Babies don’t need to learn the ability to move to a rhythm, according to a new study. They are born with it.
Babies love a beat, according to a new study that found dancing comes naturally to infants.
The research showed babies respond to the rhythm and tempo of music, and find it more engaging than speech.
The findings, based on a study of 120 infants between 5 months and 2 years old, suggest that humans may be born with a predisposition to move rhythmically in response to music.
“Our research suggests that it is the beat rather than other features of the music, such as the melody, that produces the response in infants,” said researcher Marcel Zentner, a psychologist at the University of York in England. “We also found that the better the children were able to synchronize their movements with the music, the more they smiled.”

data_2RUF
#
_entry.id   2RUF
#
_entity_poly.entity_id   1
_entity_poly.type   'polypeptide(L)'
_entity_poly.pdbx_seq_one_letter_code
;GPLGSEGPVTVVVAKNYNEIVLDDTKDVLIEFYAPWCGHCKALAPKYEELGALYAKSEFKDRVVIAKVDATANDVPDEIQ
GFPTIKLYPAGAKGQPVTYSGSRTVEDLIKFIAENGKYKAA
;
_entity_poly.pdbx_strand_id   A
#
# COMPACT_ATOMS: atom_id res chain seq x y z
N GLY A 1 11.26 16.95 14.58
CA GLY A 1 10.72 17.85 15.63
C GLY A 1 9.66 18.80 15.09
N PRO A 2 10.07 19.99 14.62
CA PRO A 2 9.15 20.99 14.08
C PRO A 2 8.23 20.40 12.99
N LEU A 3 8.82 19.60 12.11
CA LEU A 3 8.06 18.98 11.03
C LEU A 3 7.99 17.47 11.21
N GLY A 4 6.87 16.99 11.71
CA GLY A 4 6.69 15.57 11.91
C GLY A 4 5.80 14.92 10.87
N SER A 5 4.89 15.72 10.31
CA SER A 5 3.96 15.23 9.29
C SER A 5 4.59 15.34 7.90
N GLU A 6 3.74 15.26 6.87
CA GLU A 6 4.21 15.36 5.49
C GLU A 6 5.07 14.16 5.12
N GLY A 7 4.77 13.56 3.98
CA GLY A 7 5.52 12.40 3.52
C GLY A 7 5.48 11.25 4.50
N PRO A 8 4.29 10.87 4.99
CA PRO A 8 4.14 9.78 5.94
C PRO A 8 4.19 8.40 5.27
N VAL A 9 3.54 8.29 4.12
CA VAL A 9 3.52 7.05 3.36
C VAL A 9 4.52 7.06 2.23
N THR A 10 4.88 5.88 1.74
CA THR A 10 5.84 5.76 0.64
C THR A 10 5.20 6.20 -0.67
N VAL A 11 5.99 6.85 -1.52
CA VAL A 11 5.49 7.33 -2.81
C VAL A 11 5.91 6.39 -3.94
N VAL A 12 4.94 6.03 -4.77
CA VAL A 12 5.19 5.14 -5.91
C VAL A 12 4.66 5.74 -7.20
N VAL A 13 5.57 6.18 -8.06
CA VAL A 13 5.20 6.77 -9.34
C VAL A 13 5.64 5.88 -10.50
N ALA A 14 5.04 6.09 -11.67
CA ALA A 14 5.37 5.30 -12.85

To test babies’ dancing disposition, the researchers played recordings of classical music, rhythmic beats and speech to infants, and videotaped the results. They also recruited professional ballet dancers to analyze how well the babies matched their movements to the music.
During the experiments, the babies were sitting on a parent’s lap, though the adults had headphones to make sure they couldn’t hear the music and were instructed not to move.
The researchers found the babies moved their arms, hands, legs, feet, torsos and heads in response to the music, much more than to speech.